Spain passed its Intellectual Property Law, with its hotly debated, so-called Google tax that allows for fines on aggregators that show snippets of content without paying for it. Critics of the law argue that in addition to the confusion of including private copy in the law, the wording on what constitutes as piracy is "vague" and "weak," failing to offer a clear-cut definition to rule against sites that violate property rights. Additionally, Spain is altering its penal code to move more forcefully against copyright violation by closing down sites that link to illegal content.
On 11 July 2014, the Spanish Council of Ministers adopted the Bill on the Protection of Citizens’ Security. The Government’s proposal has been strongly criticised. Restrictions to the freedoms of assembly and expression in protests received a lot of attention in the media, but EDRi says some provisions of the bill have barely been discussed. Measures which have been overlooked in the media include Article 25, which would oblige cybercafés and similar establishments to keep records of their clients’ IDs because these establishments “exercise activities which are relevant for citizens’ security”.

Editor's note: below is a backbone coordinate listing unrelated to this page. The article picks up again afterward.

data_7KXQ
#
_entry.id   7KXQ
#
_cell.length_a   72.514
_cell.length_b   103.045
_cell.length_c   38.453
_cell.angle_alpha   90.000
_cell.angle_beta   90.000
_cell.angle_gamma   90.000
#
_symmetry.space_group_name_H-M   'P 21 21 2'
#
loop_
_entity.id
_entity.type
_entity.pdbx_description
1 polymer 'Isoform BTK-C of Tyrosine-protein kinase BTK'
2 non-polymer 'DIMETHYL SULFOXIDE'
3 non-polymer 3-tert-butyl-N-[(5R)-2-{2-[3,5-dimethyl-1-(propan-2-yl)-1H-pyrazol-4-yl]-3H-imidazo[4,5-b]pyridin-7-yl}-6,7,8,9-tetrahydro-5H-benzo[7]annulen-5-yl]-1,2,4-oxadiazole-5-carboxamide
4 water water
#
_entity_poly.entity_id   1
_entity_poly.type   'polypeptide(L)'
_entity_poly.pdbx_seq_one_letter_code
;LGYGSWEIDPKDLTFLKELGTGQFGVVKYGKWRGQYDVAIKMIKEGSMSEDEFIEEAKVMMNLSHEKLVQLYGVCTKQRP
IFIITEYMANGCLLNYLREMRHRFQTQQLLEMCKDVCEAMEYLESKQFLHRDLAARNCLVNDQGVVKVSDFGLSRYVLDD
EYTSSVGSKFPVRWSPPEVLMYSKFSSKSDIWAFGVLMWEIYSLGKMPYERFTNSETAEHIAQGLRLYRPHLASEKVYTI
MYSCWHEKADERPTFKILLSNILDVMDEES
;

The House of Lords adopted a report on the Google/Spain case. EDRi says the report made it very clear that the nonsense around the term “the right to be forgotten” is indeed simply that… nonsense. However, EDRi observed that sadly, none of the facts of the case mattered in the way of a good story.
In December 2014, the Spanish Congress passed the Citizens’ Security bill by 181 votes to 141. Now, the bill will be discussed in the Senate until the end of March 2015.
Not only does the proposed bill introduce several restrictions to the freedoms of assembly and expression in protests, but it also lays down measures that would severely undermine digital rights.
In the context of the undergoing Spanish Criminal Code reform, PSOE and PE, two major political parties in Spain, agreed on a law proposal on terrorism which include provisions about the Internet. This happened despite critics saying that the section on terrorism should be left out of the Criminal Code reform.